As the popularity of cryptos grows, new adaptions of cryptos develop as well. One of them is crypto-tourism, significantly boosted by various blockchain luxurious tours and rental payment startups. Among them, there are such names as The Blockchain Cruises and CryptoCribs, which enable tourism for cyber money-lovers.
Millionaires’ Parties With The Blockchain Cruise
The Blockchain Cruises have become quite attractive to tourists recently. They are arranged by a digital assets wallet provider CoinsBank, by the tourism arm of Edinburgh. The former has already organized two cruises for crypto-millionaires. The third one is yet to be held in September, through the Mediterranean Sea.
Besides hard parties, there are also speakers taking the floor. Among them, there are such crypto-household names as John McAfee, Roger Ver, and Bobby Lee, Coindesk reports.
Interestingly, 2,300 people are expected to pop up on the upcoming tour. However, 50% of the tickets have already been booked – and they range between $1,000-$3,000. For the next cruise, there are planned hackathons and even Miss Blockchain event.
So is all that the enhancement of crypto-community or propaganda of elite lifestyle and cryptos?
So What Is That?
According to Leigh Cuen, the author of “Crypto Tourism Is Growing – For Better or Worse” on Coindesk, not all events and experiences related to cyber assets are created identical.
For example, lots of DLT projects have been related to virtual tokens increases. Hence, more cruises and tours appeared to make people familiar with them and businesses behind these tokens.
The problem with such ICO tours can be in the opacity of correlation between education and promotion.
Erasmus Elsner, one of the CryptoCribs’s constitutors, has said concerning the issue:
"The [ICO] tours ... in Europe, we have these coffee tours where you get senior citizens on a bus and then try to sell them some shady product, it sounds a little like this."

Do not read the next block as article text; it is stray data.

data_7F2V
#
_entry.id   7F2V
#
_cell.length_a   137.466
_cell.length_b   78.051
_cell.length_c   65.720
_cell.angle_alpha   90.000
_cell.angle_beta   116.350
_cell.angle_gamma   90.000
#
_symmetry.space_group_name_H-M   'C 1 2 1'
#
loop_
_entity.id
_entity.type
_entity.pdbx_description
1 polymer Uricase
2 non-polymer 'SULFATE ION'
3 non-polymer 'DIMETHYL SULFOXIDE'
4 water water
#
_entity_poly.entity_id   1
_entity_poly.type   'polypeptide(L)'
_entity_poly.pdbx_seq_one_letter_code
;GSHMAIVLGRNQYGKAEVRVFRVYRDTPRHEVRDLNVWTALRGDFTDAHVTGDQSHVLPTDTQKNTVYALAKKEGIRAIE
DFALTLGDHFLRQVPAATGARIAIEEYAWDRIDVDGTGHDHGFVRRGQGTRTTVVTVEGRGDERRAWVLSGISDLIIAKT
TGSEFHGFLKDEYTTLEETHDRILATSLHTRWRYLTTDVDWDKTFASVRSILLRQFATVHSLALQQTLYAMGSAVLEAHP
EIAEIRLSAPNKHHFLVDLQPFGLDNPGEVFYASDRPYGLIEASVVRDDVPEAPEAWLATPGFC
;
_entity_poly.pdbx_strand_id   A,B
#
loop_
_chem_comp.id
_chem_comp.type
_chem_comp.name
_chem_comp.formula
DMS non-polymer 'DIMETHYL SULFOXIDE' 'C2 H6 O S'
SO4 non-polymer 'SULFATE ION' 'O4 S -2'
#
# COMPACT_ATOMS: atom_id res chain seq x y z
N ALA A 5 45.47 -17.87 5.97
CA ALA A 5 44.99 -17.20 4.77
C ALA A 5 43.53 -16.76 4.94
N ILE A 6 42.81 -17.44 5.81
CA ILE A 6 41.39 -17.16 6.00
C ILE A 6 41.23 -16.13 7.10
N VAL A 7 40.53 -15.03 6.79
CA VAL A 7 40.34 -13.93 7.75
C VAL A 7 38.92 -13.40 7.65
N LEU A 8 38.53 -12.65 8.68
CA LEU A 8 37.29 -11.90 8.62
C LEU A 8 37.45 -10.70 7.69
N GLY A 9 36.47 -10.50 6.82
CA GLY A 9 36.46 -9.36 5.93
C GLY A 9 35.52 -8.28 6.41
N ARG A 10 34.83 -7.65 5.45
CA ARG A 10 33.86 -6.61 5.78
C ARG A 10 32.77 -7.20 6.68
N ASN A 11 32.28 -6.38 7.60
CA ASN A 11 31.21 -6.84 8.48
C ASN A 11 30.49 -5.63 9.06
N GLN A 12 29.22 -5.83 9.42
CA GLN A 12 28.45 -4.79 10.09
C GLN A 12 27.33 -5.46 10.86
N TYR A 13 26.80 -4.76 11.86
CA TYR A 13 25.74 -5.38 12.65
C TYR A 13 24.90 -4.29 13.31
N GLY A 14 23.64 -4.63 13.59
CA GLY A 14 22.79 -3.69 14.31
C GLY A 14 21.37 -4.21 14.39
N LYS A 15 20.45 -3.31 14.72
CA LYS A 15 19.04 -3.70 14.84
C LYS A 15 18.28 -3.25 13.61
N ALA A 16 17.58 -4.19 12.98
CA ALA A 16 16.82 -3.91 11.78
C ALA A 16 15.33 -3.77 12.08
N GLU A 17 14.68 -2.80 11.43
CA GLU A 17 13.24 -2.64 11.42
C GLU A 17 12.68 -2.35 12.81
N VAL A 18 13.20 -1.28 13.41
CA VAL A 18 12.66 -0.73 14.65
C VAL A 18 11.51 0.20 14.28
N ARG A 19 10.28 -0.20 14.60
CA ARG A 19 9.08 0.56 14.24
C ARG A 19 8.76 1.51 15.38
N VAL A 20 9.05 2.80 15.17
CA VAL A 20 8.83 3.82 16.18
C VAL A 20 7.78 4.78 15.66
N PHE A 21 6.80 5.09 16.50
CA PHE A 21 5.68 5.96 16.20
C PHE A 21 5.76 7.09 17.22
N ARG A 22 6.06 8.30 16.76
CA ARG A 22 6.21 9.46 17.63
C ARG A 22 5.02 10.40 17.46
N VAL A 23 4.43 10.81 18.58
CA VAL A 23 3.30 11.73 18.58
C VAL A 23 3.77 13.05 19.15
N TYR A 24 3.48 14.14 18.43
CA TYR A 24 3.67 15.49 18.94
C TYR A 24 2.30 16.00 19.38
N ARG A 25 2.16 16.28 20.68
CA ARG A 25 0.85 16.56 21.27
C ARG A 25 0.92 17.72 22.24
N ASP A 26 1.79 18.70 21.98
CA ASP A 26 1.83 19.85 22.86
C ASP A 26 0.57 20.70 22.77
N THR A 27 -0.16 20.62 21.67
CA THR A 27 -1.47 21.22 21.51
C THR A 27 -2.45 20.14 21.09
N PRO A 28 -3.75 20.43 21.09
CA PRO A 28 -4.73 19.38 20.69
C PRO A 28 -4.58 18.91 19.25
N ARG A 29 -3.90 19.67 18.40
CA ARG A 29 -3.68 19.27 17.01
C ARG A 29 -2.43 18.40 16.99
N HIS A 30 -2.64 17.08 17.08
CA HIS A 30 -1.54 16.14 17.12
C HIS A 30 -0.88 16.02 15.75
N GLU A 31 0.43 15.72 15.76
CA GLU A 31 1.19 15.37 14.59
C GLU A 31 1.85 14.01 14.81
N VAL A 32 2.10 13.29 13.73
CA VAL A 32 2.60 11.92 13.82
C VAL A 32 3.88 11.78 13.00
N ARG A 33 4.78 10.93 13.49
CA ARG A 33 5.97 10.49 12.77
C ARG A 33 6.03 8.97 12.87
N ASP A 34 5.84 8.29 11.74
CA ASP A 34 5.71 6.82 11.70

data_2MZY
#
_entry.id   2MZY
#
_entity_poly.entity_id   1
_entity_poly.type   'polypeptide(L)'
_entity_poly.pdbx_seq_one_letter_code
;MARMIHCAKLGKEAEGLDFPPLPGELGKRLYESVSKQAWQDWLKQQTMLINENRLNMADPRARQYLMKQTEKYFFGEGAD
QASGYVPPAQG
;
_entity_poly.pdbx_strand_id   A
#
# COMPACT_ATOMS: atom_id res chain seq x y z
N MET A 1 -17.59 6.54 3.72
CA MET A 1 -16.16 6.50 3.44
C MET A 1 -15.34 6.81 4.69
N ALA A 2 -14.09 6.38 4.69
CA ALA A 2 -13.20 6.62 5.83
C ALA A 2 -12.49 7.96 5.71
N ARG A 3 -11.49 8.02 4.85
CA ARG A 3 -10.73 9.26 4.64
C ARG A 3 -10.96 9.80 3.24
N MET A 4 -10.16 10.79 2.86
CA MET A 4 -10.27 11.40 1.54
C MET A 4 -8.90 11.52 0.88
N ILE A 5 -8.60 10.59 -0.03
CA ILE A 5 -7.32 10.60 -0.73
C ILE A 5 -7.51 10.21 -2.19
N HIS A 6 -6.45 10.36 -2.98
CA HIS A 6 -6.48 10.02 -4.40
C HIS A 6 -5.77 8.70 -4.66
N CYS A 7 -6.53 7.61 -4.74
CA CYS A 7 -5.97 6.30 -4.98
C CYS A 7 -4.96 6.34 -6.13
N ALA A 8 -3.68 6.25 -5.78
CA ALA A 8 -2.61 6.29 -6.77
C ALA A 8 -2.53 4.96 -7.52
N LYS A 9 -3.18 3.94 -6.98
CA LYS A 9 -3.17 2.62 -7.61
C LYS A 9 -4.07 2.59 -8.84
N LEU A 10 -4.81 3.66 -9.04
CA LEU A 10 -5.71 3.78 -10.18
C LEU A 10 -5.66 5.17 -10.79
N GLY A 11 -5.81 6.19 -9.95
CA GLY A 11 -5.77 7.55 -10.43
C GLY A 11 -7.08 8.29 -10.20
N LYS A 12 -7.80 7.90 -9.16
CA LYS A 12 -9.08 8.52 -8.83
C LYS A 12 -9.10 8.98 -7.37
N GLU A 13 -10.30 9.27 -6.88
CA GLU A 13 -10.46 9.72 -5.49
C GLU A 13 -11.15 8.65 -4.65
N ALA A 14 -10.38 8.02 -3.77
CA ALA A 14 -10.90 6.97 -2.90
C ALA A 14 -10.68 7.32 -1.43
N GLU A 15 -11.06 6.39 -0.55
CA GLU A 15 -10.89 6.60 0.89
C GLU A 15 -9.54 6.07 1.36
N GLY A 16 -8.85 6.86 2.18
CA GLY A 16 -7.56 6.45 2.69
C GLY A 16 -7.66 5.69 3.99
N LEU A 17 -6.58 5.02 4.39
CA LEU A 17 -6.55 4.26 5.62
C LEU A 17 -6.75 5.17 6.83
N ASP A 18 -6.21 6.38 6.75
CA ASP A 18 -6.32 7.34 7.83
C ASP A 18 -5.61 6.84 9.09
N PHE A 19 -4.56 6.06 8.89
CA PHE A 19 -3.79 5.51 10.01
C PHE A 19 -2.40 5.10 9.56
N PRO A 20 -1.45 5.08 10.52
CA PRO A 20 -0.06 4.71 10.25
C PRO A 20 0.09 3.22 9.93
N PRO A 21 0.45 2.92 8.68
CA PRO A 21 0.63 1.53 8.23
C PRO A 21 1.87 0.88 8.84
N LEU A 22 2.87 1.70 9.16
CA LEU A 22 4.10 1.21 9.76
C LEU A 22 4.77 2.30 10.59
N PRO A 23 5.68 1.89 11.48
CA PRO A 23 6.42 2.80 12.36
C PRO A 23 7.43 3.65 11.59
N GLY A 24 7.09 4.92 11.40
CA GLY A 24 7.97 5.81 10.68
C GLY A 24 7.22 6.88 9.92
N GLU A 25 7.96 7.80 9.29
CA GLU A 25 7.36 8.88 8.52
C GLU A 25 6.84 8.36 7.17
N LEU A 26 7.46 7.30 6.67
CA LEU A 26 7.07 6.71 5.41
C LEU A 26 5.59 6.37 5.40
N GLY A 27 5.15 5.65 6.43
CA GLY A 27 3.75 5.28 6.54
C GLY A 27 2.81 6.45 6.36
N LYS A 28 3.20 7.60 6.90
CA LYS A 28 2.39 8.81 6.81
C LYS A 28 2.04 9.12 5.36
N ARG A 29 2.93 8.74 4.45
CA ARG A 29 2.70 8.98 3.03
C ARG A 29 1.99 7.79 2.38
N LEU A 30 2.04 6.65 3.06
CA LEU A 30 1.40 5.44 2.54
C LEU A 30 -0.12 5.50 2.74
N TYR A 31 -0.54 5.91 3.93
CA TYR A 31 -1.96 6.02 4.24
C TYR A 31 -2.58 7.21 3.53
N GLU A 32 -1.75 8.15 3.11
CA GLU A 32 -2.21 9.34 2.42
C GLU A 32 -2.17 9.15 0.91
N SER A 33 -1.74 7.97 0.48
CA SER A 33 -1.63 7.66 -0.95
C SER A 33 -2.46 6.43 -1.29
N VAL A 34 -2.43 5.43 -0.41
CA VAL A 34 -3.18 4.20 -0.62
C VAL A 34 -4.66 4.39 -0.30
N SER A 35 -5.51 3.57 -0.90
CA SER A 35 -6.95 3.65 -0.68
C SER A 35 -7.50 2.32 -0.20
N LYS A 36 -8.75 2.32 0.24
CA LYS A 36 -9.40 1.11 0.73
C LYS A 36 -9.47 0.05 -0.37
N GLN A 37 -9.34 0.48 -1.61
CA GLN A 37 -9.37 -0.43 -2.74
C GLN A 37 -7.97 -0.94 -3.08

CryptoCribs, by the way, is a blockchain startup, home-sharing platform which is trying to liberate rental markets. Apparently, its co-founder believes that crypto-tours help people understand the crypto-partnership.
This company on its own has already arranged 170 cruises, and that’s only after it launched in September last year.
"You have the experienced hosts who want to host crypto-enthusiasts from around the world, and you also have people who are new to space and want to learn more about it. They feel like this is a great way to get some of their first bitcoin or litecoin, or whatever, and to use it."
Easy Crypto-Payment and Strengthening of The Community
From Elsner’s remarks, it can be seen that such tours endorse the crypto-community, making it expand and thrive.
Indeed, such programs can help crypto-newcomers make an acquaintance with the sharks of the industry as well as cyber money enthusiasts from drastically opposite directions come together and exchange ideas.
Due to this, some platforms permit crypto-travelers pay in various virtual coins and even in fiat. For instance, CryptoCribs accepts payments in such units as BTC, BCH, LTC, and ETH, and also in a set of public currencies. The latter option is for those people who haven’t bought any cryptos yet.
Thus, cryptos can be promoted better as there get together not only the professionals.
Another reason for such meetings is that they let developers share ideas. An excellent example of exciting collaboration can be CryptoCribs devs dealing with Ethereum Foundation. They aimed to develop smart contracts for P2P operations between guests and hosts. For that, they wanted to use ERC-725, the ethereum token standard.
Not Everything is So Seamless
However, some members of the crypto-community may take such moves not as an enhancement of the industry but like political propaganda, as Leigh Cuen continues writing.
The author gives an example of the community surrounding the tech central Silicon Valley in Israel. There have been held several tours to introduce tourists to the flourishing tech sector in Israel.
Some critics of these excursions blame them in propaganda, whereas the tours get support from the Jewish country's nationalist agencies. It is noteworthy that critics believe such trips whitewash Israeli adverse moves towards Palestinian fintech infrastructure. Moreover, they are thought to ignore the fact how Palestinians explore DLT too, the author pointed.
So all in all, as lots of things in the world of technology, crypto-tours can also be considered as double-edged swords.